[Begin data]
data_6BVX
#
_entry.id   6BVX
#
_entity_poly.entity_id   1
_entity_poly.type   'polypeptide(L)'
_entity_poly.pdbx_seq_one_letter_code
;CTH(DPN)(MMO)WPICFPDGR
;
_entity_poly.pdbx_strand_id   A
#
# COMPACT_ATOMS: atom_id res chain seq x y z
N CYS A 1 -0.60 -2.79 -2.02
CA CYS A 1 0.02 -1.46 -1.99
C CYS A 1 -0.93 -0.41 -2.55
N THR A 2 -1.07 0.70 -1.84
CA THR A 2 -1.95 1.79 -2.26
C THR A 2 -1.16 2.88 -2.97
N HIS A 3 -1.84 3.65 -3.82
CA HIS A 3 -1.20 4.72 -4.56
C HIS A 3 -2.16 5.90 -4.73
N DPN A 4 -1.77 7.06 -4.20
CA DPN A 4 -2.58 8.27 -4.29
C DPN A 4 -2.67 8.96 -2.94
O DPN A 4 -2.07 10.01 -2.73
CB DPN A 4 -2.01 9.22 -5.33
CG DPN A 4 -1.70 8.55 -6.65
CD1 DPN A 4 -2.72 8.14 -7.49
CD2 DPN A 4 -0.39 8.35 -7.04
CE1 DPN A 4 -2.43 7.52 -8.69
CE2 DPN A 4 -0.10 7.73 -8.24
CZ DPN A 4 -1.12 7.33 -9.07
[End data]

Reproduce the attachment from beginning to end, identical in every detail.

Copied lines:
data_6BVX
#
_entry.id   6BVX
#
_entity_poly.entity_id   1
_entity_poly.type   'polypeptide(L)'
_entity_poly.pdbx_seq_one_letter_code
;CTH(DPN)(MMO)WPICFPDGR
;
_entity_poly.pdbx_strand_id   A
#
# COMPACT_ATOMS: atom_id res chain seq x y z
N CYS A 1 -0.60 -2.79 -2.02
CA CYS A 1 0.02 -1.46 -1.99
C CYS A 1 -0.93 -0.41 -2.55
N THR A 2 -1.07 0.70 -1.84
CA THR A 2 -1.95 1.79 -2.26
C THR A 2 -1.16 2.88 -2.97
N HIS A 3 -1.84 3.65 -3.82
CA HIS A 3 -1.20 4.72 -4.56
C HIS A 3 -2.16 5.90 -4.73
N DPN A 4 -1.77 7.06 -4.20
CA DPN A 4 -2.58 8.27 -4.29
C DPN A 4 -2.67 8.96 -2.94
O DPN A 4 -2.07 10.01 -2.73
CB DPN A 4 -2.01 9.22 -5.33
CG DPN A 4 -1.70 8.55 -6.65
CD1 DPN A 4 -2.72 8.14 -7.49
CD2 DPN A 4 -0.39 8.35 -7.04
CE1 DPN A 4 -2.43 7.52 -8.69
CE2 DPN A 4 -0.10 7.73 -8.24
CZ DPN A 4 -1.12 7.33 -9.07